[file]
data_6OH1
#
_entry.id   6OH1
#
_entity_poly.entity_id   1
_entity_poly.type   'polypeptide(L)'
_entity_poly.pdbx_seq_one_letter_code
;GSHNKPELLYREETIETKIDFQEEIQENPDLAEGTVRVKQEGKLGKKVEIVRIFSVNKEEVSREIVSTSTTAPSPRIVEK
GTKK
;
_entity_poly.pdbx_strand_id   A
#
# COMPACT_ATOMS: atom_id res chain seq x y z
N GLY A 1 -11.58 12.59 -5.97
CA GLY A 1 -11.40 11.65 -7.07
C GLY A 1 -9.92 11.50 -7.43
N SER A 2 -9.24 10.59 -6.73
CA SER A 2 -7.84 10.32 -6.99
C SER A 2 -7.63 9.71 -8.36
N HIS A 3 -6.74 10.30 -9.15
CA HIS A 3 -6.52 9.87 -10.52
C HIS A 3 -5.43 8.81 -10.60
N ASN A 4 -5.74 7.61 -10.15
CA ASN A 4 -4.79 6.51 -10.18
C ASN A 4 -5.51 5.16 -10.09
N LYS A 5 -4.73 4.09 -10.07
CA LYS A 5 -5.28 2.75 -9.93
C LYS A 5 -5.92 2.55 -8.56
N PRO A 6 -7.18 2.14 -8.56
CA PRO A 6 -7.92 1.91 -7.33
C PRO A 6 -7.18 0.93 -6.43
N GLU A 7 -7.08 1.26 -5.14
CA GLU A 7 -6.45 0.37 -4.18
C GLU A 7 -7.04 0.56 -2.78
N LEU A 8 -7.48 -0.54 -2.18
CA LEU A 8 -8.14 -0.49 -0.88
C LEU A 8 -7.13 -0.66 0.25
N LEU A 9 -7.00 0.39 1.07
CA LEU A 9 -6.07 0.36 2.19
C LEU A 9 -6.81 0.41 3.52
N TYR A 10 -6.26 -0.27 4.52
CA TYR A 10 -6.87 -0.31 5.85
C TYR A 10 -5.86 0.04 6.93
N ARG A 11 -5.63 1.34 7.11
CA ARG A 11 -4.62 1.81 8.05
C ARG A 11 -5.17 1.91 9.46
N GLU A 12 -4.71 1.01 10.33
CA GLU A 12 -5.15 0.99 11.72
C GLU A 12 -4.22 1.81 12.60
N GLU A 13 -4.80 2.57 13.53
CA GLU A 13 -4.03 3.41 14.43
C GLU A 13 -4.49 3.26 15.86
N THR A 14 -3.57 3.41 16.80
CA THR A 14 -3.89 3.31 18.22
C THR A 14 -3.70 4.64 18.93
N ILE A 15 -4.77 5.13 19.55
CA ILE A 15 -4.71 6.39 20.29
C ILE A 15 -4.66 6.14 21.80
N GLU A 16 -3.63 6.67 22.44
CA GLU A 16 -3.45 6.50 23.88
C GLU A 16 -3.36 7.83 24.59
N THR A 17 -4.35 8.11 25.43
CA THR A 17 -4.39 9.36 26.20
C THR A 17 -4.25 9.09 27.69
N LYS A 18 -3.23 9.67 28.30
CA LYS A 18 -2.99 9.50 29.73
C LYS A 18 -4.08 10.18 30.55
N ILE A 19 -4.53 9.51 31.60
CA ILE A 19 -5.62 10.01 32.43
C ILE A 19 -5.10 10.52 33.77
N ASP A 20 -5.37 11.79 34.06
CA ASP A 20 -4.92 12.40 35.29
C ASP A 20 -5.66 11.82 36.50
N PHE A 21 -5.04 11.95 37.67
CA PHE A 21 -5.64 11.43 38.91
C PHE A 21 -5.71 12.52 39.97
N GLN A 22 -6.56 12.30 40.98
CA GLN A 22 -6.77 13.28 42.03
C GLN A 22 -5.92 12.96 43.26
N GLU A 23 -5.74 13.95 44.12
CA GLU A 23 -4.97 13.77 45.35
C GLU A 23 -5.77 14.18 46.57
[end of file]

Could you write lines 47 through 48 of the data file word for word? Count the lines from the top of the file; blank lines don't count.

N GLU A 12 -4.71 1.01 10.33
CA GLU A 12 -5.15 0.99 11.72